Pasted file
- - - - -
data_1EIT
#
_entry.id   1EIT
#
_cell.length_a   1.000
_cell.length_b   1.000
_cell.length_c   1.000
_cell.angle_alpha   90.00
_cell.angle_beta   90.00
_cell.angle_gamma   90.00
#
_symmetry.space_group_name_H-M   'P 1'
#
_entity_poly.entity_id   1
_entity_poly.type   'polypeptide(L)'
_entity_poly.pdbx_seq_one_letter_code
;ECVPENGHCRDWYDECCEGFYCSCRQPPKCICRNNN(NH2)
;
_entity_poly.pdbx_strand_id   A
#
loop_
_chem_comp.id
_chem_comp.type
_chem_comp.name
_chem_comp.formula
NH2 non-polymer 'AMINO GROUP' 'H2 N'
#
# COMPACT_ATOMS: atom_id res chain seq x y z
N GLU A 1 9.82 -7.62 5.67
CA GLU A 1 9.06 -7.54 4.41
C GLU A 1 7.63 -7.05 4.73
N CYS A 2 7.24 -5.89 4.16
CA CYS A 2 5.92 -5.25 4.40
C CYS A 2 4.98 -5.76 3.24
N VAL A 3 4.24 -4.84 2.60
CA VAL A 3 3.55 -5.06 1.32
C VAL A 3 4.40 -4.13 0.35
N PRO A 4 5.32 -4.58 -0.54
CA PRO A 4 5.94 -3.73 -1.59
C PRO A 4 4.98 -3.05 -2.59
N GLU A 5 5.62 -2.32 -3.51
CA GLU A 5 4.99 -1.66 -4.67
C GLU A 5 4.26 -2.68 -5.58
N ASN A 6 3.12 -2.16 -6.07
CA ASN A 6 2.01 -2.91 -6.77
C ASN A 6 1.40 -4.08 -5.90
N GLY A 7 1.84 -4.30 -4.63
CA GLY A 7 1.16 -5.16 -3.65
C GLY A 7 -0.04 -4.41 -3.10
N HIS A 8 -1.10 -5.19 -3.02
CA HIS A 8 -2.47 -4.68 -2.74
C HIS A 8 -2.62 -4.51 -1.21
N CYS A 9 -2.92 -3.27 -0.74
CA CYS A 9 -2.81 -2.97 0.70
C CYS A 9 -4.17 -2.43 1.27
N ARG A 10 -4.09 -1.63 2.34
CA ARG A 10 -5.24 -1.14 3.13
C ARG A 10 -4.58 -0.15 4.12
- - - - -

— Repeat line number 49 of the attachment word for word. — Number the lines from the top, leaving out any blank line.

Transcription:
C GLY A 7 -0.04 -4.41 -3.10